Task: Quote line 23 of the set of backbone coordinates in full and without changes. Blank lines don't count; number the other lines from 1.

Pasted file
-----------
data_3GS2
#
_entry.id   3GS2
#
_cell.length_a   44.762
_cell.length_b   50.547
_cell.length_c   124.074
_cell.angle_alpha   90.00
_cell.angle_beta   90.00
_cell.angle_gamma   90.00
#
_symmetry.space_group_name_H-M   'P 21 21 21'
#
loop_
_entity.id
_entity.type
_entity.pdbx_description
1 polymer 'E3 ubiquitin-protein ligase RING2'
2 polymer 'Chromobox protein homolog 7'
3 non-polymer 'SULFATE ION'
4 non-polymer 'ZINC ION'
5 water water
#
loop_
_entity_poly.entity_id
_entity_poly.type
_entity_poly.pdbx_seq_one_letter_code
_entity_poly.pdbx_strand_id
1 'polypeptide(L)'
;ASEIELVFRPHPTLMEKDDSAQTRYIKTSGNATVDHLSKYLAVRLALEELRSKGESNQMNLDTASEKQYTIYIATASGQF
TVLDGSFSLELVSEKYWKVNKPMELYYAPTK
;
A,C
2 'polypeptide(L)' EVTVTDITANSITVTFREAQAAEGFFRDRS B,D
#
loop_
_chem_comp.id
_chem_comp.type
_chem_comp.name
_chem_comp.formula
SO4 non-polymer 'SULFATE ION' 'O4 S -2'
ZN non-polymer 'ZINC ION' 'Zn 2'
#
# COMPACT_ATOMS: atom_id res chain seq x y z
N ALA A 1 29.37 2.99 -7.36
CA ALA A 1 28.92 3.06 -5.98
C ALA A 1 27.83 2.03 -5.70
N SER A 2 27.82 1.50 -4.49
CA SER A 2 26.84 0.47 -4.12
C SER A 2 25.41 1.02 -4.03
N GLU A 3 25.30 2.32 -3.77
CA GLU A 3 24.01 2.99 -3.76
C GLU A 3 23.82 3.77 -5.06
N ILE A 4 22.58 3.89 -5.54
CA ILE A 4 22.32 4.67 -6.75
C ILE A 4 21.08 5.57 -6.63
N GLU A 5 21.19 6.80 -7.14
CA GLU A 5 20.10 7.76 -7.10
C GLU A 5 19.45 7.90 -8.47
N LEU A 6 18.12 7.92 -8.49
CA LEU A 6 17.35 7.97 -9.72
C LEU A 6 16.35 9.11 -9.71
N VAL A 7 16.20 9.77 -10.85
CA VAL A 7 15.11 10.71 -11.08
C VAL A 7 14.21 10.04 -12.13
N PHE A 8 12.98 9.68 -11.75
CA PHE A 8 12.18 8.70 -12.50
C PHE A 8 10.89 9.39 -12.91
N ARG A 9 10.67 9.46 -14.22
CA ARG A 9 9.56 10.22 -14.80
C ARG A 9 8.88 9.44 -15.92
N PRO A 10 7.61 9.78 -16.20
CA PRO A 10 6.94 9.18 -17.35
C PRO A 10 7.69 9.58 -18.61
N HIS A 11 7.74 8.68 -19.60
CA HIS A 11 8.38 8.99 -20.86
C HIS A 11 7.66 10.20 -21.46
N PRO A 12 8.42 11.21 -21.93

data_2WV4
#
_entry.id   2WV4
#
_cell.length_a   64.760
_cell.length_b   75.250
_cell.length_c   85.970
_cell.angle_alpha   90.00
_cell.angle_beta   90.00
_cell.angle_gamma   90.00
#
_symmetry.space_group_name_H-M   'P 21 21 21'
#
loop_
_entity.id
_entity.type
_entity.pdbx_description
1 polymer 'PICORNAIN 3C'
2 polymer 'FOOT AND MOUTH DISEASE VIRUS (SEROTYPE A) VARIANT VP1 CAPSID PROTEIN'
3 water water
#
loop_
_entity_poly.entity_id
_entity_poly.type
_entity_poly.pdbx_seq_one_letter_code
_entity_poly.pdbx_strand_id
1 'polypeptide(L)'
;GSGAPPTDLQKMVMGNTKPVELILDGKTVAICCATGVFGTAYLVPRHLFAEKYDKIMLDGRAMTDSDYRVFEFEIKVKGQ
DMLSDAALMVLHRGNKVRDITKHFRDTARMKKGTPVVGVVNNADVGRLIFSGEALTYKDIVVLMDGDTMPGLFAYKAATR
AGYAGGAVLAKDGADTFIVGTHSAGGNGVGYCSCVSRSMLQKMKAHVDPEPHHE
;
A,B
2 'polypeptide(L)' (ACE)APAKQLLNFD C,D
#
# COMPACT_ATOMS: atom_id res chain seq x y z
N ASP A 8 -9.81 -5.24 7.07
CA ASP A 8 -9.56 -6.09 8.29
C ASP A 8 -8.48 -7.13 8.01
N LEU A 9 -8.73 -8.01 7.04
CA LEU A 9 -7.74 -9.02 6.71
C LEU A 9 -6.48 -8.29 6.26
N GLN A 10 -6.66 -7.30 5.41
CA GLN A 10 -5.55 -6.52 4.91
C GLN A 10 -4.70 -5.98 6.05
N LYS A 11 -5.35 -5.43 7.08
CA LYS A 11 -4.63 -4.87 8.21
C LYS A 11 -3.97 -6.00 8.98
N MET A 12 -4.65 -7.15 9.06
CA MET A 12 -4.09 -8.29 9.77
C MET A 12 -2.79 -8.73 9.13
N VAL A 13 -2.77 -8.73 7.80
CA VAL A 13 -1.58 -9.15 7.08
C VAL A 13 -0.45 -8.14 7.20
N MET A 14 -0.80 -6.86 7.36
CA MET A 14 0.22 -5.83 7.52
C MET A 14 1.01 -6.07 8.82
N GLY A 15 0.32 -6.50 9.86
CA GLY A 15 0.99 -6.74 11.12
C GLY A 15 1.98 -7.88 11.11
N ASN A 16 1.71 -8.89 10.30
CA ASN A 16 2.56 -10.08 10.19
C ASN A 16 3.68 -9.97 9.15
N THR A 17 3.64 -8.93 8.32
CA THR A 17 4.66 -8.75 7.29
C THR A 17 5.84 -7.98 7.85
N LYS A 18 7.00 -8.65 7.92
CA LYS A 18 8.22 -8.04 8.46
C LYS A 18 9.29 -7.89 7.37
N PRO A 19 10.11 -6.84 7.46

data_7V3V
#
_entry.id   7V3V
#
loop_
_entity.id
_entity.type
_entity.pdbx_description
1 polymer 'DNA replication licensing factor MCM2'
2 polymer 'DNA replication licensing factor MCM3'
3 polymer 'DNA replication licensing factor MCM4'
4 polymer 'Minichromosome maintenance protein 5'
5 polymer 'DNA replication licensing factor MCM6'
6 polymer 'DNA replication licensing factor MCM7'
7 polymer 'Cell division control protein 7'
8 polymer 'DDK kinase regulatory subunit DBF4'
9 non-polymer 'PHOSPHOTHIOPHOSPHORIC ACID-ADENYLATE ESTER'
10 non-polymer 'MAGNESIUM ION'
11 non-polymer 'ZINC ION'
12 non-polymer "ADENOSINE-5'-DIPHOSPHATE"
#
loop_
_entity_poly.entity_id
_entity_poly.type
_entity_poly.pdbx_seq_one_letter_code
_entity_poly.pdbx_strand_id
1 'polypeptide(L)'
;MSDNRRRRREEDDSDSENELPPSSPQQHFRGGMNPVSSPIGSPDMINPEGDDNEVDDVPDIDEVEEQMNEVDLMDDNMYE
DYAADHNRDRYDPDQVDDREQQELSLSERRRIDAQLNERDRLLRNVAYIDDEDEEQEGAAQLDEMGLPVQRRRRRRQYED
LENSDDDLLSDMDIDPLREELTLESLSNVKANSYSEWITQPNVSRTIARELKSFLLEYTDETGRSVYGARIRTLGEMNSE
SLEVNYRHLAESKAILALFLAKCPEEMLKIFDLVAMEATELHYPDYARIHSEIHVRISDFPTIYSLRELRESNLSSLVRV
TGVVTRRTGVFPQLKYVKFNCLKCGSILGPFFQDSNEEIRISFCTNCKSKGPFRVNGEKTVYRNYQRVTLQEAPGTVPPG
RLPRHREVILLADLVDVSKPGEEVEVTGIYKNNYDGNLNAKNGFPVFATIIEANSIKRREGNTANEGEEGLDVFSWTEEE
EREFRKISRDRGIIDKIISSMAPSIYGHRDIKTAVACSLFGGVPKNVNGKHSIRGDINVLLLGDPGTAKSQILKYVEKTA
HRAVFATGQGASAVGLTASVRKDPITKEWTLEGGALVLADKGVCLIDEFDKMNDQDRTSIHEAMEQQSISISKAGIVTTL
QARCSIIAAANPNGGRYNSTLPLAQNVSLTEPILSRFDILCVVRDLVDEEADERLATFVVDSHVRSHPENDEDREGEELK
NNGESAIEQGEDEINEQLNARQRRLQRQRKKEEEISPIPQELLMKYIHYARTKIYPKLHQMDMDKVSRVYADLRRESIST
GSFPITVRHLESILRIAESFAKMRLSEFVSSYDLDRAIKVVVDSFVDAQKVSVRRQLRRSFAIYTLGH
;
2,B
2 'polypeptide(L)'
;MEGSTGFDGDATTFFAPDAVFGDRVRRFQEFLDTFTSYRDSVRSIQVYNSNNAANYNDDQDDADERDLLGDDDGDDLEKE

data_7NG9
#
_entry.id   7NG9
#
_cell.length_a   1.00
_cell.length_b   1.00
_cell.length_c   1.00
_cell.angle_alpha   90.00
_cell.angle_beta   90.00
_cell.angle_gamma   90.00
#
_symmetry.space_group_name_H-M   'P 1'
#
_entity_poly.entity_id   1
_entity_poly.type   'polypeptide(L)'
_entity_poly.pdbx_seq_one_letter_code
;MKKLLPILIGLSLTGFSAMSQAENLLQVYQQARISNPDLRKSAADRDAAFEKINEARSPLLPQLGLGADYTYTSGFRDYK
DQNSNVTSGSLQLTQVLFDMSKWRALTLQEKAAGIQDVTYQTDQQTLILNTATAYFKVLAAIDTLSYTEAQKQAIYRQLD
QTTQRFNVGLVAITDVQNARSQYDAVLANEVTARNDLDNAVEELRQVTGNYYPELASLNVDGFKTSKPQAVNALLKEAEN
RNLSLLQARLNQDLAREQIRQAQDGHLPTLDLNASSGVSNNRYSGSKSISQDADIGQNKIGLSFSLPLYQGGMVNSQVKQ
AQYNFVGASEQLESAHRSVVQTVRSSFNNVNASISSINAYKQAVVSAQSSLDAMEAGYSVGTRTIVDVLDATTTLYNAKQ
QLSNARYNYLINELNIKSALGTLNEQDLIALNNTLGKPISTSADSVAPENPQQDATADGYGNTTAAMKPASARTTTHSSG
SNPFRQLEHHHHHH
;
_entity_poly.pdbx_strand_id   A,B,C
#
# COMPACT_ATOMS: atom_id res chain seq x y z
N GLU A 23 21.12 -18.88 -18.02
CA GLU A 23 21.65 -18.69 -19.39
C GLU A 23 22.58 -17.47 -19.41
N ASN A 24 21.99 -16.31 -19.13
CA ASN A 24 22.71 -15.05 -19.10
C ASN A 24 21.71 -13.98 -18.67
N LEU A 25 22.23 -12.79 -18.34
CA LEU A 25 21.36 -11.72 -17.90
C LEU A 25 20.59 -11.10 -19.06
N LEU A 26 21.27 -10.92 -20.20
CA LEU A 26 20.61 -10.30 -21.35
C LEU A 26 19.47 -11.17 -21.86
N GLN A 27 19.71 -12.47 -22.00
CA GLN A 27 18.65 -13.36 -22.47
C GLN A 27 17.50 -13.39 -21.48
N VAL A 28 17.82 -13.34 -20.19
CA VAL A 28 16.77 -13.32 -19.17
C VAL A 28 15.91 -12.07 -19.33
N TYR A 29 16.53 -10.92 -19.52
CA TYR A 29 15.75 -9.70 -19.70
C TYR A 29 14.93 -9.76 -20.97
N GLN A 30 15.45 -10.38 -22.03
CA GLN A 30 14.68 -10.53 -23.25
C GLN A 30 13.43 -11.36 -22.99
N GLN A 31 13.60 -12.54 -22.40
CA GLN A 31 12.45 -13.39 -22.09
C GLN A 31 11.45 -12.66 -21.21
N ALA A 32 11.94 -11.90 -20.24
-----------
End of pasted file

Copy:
#